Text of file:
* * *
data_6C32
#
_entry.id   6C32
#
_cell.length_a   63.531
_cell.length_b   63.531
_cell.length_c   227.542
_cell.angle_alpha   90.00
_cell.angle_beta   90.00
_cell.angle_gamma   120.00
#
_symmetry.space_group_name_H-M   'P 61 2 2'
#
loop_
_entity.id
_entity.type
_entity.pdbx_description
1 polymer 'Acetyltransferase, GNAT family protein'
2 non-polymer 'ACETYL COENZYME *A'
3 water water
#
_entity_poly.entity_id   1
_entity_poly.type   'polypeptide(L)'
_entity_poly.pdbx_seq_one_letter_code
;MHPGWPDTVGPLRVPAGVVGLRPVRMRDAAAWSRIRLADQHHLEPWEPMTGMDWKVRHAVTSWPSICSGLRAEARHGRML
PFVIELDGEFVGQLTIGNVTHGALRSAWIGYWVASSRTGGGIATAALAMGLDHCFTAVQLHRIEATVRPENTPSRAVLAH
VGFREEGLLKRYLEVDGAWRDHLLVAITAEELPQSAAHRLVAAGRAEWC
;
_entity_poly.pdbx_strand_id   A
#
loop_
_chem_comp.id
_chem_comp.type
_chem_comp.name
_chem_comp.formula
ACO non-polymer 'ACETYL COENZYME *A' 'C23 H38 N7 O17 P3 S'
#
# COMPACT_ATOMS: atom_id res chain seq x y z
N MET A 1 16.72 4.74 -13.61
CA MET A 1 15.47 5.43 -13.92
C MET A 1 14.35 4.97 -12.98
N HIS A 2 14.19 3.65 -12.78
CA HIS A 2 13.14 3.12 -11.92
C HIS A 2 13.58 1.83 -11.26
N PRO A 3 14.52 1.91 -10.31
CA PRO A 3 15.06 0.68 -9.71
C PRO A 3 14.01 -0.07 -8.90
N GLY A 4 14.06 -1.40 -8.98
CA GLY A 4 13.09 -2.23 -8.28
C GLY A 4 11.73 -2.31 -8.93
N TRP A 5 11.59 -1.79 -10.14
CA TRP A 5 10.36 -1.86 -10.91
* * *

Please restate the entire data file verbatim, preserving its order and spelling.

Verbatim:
data_6C32
#
_entry.id   6C32
#
_cell.length_a   63.531
_cell.length_b   63.531
_cell.length_c   227.542
_cell.angle_alpha   90.00
_cell.angle_beta   90.00
_cell.angle_gamma   120.00
#
_symmetry.space_group_name_H-M   'P 61 2 2'
#
loop_
_entity.id
_entity.type
_entity.pdbx_description
1 polymer 'Acetyltransferase, GNAT family protein'
2 non-polymer 'ACETYL COENZYME *A'
3 water water
#
_entity_poly.entity_id   1
_entity_poly.type   'polypeptide(L)'
_entity_poly.pdbx_seq_one_letter_code
;MHPGWPDTVGPLRVPAGVVGLRPVRMRDAAAWSRIRLADQHHLEPWEPMTGMDWKVRHAVTSWPSICSGLRAEARHGRML
PFVIELDGEFVGQLTIGNVTHGALRSAWIGYWVASSRTGGGIATAALAMGLDHCFTAVQLHRIEATVRPENTPSRAVLAH
VGFREEGLLKRYLEVDGAWRDHLLVAITAEELPQSAAHRLVAAGRAEWC
;
_entity_poly.pdbx_strand_id   A
#
loop_
_chem_comp.id
_chem_comp.type
_chem_comp.name
_chem_comp.formula
ACO non-polymer 'ACETYL COENZYME *A' 'C23 H38 N7 O17 P3 S'
#
# COMPACT_ATOMS: atom_id res chain seq x y z
N MET A 1 16.72 4.74 -13.61
CA MET A 1 15.47 5.43 -13.92
C MET A 1 14.35 4.97 -12.98
N HIS A 2 14.19 3.65 -12.78
CA HIS A 2 13.14 3.12 -11.92
C HIS A 2 13.58 1.83 -11.26
N PRO A 3 14.52 1.91 -10.31
CA PRO A 3 15.06 0.68 -9.71
C PRO A 3 14.01 -0.07 -8.90
N GLY A 4 14.06 -1.40 -8.98
CA GLY A 4 13.09 -2.23 -8.28
C GLY A 4 11.73 -2.31 -8.93
N TRP A 5 11.59 -1.79 -10.14
CA TRP A 5 10.36 -1.86 -10.91